I carefully open the second envelope. It’s old, kind of worn. Inside, there’s a folded-up sheet of copy paper. I unfold it and discover it’s a whole explanation about the meaning of our last name, Carter, printed out from some genealogy website. At the top, in Dad’s scrawl, is a note.

Been saving this for your first solo drive, Riley! Drive smart. Remember, the GTO is a powerful car. Don’t abuse the privilege of getting to drive something that’s older than both of us and will probably outlive us both. I’ll know if you do. 

I shut my eyes but a few tears leak out anyway. 

I read a few paragraphs of the genealogy print-out. My parents used to love tracing our ancestry and could spend hours on those websites. Carter means one who drives carts; a traveler or sojourner. Cool.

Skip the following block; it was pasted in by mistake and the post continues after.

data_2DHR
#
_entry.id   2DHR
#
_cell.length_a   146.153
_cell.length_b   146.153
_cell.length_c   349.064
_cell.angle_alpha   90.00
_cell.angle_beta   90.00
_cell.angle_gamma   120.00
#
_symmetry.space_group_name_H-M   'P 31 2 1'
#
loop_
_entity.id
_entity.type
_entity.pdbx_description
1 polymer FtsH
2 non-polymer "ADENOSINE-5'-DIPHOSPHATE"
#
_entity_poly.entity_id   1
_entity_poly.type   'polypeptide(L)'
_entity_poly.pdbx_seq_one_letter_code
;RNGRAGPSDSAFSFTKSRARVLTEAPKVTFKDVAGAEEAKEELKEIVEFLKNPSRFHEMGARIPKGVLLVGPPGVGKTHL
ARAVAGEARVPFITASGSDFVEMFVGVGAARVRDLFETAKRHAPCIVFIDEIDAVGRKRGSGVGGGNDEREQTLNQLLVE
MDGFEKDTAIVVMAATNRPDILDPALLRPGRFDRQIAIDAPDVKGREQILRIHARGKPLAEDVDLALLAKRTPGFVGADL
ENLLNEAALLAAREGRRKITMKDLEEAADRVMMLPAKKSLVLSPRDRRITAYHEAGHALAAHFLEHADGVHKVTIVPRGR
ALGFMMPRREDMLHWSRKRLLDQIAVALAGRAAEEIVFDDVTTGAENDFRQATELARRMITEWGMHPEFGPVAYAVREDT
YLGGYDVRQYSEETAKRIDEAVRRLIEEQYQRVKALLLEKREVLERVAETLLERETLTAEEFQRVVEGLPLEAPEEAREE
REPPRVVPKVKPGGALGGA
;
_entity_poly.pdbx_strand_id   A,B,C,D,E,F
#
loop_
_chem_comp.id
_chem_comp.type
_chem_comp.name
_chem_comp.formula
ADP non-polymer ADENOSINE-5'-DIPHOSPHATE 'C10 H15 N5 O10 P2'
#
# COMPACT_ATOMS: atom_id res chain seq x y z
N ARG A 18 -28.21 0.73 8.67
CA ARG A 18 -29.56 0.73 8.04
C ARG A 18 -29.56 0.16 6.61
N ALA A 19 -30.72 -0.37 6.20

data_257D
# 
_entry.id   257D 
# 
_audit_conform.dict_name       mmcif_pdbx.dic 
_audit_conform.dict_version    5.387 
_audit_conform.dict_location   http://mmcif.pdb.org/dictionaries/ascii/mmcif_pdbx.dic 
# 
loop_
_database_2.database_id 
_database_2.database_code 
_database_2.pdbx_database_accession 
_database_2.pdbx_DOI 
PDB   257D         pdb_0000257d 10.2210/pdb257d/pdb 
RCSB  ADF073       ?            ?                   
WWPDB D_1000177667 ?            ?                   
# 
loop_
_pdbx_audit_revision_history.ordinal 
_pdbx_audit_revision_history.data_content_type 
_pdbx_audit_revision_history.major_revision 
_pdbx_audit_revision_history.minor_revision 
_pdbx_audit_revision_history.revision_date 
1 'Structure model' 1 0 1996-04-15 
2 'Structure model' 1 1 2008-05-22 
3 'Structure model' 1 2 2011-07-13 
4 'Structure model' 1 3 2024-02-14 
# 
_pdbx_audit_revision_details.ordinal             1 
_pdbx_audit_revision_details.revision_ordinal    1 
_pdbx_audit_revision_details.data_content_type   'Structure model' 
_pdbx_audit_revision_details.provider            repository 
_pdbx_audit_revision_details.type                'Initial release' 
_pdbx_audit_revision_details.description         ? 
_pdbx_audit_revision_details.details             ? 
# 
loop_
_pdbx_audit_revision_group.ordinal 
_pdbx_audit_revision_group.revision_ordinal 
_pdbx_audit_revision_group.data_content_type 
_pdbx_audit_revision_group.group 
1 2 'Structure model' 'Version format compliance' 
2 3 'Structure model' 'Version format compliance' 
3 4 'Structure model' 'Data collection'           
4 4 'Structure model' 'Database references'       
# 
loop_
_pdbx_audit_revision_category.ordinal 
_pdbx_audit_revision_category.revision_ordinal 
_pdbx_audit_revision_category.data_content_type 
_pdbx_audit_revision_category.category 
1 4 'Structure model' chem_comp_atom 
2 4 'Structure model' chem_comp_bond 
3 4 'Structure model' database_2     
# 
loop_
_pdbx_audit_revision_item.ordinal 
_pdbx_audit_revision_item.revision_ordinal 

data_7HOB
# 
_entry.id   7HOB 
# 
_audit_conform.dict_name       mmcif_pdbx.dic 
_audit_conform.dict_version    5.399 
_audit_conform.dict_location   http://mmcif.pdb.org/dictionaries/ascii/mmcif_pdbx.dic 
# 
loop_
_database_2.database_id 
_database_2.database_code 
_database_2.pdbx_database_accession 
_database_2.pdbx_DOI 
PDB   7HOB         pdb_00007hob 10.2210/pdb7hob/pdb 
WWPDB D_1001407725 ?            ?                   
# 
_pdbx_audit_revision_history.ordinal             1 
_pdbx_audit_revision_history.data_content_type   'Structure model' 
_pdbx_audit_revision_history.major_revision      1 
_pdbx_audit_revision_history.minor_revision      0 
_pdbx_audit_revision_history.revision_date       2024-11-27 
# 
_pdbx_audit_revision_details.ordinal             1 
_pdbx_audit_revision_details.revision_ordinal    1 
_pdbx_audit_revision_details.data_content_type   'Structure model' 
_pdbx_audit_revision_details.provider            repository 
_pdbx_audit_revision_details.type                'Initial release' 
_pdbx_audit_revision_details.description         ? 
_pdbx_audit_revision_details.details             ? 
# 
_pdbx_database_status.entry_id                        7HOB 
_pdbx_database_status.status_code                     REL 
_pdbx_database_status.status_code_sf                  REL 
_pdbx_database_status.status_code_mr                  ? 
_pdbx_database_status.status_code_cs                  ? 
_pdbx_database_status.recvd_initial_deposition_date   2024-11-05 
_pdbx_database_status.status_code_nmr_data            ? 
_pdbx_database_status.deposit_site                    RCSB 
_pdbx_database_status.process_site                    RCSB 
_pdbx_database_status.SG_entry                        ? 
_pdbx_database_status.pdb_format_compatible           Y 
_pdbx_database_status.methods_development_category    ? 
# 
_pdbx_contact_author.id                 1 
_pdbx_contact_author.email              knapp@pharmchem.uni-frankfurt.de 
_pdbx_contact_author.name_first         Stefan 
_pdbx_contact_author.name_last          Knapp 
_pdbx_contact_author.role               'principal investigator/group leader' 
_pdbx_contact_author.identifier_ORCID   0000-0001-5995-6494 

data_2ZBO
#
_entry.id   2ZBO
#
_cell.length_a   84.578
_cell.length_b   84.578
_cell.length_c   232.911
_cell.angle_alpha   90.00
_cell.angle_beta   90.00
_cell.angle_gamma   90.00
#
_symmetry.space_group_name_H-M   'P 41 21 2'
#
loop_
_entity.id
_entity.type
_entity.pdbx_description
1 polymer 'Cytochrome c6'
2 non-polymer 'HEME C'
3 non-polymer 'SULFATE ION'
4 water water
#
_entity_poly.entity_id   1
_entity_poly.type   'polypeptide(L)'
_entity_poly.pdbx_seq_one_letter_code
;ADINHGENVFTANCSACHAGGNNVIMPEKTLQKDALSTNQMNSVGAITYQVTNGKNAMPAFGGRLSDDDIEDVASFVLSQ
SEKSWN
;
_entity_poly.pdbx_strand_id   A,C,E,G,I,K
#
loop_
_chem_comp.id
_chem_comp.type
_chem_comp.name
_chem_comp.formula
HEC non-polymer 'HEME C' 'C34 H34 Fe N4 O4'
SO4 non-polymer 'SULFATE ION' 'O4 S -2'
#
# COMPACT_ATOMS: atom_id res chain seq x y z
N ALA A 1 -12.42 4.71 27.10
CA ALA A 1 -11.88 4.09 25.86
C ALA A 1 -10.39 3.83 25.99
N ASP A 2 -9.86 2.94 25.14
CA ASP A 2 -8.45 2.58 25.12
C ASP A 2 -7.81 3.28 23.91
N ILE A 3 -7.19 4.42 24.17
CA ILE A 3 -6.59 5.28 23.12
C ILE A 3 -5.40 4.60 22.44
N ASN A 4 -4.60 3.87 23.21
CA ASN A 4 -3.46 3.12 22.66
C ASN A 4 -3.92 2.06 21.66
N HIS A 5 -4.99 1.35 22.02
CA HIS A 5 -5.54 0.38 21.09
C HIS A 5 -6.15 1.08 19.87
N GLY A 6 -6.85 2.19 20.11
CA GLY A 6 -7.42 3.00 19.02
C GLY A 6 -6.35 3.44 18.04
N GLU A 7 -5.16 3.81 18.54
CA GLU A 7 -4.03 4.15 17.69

I swipe a knuckle under both eyes, wipe away the tears, and slide behind the wheel. Just as I’m about to put the key in the ignition, it happens again. 

I’m sucked away from reality. 

It always starts with a wave of—of something I can’t name, washing over me, taking me over. I tell myself not to look, but I have to

In the rearview mirror. 

The flames. My God, they’re back. They’re the one thing I wish I could stop seeing. They’re in my dreams, in my waking moments, always fucking with me.

Fire. Red, vicious flames raging higher. Higher. HIGHER. 

It’s the night we lost Dad and Tyler all over again. 

And again. 

And again. 

My lungs clog with smoke that isn’t really here. My eyes burn as my vision fades to white and I’m gone. A hundred more thoughts I can’t seem to finish race through my mind like scenery from the passenger window of a car speeding down a highway and it’s too much. My head pounds and I’m about to short-circuit. I clap my hands over my mouth, trying not to puke. I struggle to hear the words, just one word, under a heavy layer of white noise that’s almost deafening. It’s too much, it’s too much, it’s crushing my head. I can’t breathe. Make it stop. Jesus, make it stop